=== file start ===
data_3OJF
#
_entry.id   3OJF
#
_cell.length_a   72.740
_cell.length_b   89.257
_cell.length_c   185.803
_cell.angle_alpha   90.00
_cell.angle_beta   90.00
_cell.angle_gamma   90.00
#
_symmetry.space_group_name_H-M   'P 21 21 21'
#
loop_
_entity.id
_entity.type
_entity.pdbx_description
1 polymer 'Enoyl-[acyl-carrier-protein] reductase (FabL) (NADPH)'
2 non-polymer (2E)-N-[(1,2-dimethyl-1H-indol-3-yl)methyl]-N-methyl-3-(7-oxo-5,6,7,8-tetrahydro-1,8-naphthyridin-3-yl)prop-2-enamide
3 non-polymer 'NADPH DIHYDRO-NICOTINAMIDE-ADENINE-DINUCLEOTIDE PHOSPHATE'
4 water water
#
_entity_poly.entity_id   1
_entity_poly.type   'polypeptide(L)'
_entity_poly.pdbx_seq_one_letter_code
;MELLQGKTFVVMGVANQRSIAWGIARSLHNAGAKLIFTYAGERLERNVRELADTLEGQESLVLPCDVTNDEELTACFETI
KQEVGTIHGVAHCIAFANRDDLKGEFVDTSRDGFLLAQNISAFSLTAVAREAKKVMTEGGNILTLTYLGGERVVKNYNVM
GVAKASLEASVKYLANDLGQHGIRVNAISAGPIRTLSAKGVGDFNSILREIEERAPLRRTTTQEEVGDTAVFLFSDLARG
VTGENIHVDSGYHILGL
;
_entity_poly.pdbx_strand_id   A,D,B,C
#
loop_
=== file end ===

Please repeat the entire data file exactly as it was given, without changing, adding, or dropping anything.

data_3OJF
#
_entry.id   3OJF
#
_cell.length_a   72.740
_cell.length_b   89.257
_cell.length_c   185.803
_cell.angle_alpha   90.00
_cell.angle_beta   90.00
_cell.angle_gamma   90.00
#
_symmetry.space_group_name_H-M   'P 21 21 21'
#
loop_
_entity.id
_entity.type
_entity.pdbx_description
1 polymer 'Enoyl-[acyl-carrier-protein] reductase (FabL) (NADPH)'
2 non-polymer (2E)-N-[(1,2-dimethyl-1H-indol-3-yl)methyl]-N-methyl-3-(7-oxo-5,6,7,8-tetrahydro-1,8-naphthyridin-3-yl)prop-2-enamide
3 non-polymer 'NADPH DIHYDRO-NICOTINAMIDE-ADENINE-DINUCLEOTIDE PHOSPHATE'
4 water water
#
_entity_poly.entity_id   1
_entity_poly.type   'polypeptide(L)'
_entity_poly.pdbx_seq_one_letter_code
;MELLQGKTFVVMGVANQRSIAWGIARSLHNAGAKLIFTYAGERLERNVRELADTLEGQESLVLPCDVTNDEELTACFETI
KQEVGTIHGVAHCIAFANRDDLKGEFVDTSRDGFLLAQNISAFSLTAVAREAKKVMTEGGNILTLTYLGGERVVKNYNVM
GVAKASLEASVKYLANDLGQHGIRVNAISAGPIRTLSAKGVGDFNSILREIEERAPLRRTTTQEEVGDTAVFLFSDLARG
VTGENIHVDSGYHILGL
;
_entity_poly.pdbx_strand_id   A,D,B,C
#
loop_